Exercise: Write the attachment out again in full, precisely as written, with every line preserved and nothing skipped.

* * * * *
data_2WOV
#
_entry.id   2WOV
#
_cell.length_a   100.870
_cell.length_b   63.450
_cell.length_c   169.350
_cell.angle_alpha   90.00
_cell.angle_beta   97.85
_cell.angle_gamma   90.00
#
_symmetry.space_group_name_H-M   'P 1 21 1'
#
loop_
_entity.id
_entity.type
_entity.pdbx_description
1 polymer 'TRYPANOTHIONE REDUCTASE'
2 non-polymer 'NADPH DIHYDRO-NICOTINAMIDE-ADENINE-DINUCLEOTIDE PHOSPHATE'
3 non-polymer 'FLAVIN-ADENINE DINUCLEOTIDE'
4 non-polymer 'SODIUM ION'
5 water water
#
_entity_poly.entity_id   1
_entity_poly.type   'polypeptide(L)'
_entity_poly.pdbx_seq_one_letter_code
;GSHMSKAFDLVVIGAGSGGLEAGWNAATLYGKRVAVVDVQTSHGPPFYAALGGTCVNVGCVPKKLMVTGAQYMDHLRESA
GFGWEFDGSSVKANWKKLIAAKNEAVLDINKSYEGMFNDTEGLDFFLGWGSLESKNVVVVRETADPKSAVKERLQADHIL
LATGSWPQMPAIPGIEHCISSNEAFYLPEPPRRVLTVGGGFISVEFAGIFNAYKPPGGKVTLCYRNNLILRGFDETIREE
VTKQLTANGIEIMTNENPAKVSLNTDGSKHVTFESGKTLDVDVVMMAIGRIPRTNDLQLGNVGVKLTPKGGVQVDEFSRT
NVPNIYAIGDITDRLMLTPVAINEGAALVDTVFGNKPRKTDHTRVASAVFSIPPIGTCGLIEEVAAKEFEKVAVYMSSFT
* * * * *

data_2WOV
#
_entry.id   2WOV
#
_cell.length_a   100.870
_cell.length_b   63.450
_cell.length_c   169.350
_cell.angle_alpha   90.00
_cell.angle_beta   97.85
_cell.angle_gamma   90.00
#
_symmetry.space_group_name_H-M   'P 1 21 1'
#
loop_
_entity.id
_entity.type
_entity.pdbx_description
1 polymer 'TRYPANOTHIONE REDUCTASE'
2 non-polymer 'NADPH DIHYDRO-NICOTINAMIDE-ADENINE-DINUCLEOTIDE PHOSPHATE'
3 non-polymer 'FLAVIN-ADENINE DINUCLEOTIDE'
4 non-polymer 'SODIUM ION'
5 water water
#
_entity_poly.entity_id   1
_entity_poly.type   'polypeptide(L)'
_entity_poly.pdbx_seq_one_letter_code
;GSHMSKAFDLVVIGAGSGGLEAGWNAATLYGKRVAVVDVQTSHGPPFYAALGGTCVNVGCVPKKLMVTGAQYMDHLRESA
GFGWEFDGSSVKANWKKLIAAKNEAVLDINKSYEGMFNDTEGLDFFLGWGSLESKNVVVVRETADPKSAVKERLQADHIL
LATGSWPQMPAIPGIEHCISSNEAFYLPEPPRRVLTVGGGFISVEFAGIFNAYKPPGGKVTLCYRNNLILRGFDETIREE
VTKQLTANGIEIMTNENPAKVSLNTDGSKHVTFESGKTLDVDVVMMAIGRIPRTNDLQLGNVGVKLTPKGGVQVDEFSRT
NVPNIYAIGDITDRLMLTPVAINEGAALVDTVFGNKPRKTDHTRVASAVFSIPPIGTCGLIEEVAAKEFEKVAVYMSSFT